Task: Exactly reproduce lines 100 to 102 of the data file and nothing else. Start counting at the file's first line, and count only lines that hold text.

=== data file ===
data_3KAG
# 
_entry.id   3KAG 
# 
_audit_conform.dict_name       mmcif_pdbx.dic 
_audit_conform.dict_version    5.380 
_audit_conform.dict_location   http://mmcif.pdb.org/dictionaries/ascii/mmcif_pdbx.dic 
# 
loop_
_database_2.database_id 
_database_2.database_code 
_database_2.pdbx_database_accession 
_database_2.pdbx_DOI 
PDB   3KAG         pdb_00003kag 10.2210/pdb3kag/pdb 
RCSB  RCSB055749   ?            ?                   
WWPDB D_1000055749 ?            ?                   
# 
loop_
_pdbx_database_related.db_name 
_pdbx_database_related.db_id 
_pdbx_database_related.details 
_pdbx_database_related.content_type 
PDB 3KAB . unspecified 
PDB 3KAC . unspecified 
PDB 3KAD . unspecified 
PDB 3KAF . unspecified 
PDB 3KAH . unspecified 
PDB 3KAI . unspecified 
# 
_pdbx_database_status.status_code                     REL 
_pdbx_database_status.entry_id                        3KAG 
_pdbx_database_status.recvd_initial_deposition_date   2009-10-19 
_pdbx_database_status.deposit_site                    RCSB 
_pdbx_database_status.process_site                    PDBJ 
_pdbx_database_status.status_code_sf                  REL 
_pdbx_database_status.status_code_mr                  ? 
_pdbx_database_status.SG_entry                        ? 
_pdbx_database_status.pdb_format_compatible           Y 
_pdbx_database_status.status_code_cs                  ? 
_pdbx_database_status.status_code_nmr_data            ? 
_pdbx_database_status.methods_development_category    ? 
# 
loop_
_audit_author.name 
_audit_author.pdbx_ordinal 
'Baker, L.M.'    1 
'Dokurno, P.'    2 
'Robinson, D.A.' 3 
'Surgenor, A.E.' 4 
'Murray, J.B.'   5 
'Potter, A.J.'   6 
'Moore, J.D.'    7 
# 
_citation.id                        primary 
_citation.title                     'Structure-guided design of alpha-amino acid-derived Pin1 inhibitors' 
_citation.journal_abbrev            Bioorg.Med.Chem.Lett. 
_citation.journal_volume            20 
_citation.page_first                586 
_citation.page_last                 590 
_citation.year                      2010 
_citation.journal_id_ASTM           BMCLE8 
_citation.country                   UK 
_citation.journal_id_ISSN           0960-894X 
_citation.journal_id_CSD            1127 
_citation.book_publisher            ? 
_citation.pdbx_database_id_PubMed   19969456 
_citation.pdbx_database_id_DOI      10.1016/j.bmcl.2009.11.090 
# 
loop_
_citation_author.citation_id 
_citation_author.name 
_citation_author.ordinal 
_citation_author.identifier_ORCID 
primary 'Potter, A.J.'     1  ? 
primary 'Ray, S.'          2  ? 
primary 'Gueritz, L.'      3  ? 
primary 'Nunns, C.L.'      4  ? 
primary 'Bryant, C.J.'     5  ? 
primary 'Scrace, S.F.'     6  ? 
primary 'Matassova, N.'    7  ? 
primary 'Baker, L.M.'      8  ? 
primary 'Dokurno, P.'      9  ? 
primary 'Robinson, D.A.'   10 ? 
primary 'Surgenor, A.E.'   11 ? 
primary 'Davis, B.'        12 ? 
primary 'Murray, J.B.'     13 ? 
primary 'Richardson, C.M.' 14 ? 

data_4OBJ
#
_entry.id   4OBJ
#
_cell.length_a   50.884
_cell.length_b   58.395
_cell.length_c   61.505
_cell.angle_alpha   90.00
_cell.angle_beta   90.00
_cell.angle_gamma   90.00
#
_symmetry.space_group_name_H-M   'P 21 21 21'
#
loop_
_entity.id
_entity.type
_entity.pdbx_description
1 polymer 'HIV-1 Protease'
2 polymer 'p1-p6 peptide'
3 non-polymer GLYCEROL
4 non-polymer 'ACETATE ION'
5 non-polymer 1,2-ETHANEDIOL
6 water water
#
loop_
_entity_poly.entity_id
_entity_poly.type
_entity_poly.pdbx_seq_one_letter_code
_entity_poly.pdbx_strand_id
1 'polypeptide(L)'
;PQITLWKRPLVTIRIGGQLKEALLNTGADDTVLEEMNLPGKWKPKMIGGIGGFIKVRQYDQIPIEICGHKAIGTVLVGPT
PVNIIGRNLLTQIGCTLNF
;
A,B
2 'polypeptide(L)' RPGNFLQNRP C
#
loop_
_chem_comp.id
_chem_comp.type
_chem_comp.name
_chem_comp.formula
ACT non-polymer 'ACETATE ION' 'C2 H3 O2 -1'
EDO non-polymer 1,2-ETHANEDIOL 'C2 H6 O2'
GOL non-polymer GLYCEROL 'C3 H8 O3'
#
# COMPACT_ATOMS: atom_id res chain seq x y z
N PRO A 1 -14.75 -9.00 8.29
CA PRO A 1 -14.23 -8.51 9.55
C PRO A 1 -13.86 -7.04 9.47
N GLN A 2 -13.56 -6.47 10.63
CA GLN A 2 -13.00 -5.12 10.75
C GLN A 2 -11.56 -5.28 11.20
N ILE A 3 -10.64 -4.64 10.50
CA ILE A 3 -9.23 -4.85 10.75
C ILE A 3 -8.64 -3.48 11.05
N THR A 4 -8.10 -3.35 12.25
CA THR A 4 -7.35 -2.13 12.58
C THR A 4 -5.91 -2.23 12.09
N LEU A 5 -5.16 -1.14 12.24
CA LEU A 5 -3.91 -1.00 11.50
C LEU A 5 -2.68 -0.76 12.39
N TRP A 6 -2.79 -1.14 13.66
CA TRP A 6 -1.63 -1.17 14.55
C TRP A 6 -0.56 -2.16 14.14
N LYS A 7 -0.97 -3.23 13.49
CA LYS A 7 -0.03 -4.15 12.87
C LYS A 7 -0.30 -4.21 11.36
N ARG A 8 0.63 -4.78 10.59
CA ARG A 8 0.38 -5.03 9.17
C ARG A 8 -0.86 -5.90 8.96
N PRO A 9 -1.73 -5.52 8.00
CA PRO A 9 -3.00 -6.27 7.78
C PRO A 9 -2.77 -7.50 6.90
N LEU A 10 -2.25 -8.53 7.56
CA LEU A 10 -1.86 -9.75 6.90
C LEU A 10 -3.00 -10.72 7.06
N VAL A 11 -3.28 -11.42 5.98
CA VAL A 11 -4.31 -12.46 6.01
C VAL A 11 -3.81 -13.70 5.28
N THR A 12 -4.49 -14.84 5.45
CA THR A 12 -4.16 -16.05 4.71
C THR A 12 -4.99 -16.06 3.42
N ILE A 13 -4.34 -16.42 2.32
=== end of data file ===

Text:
#
loop_
_entity.id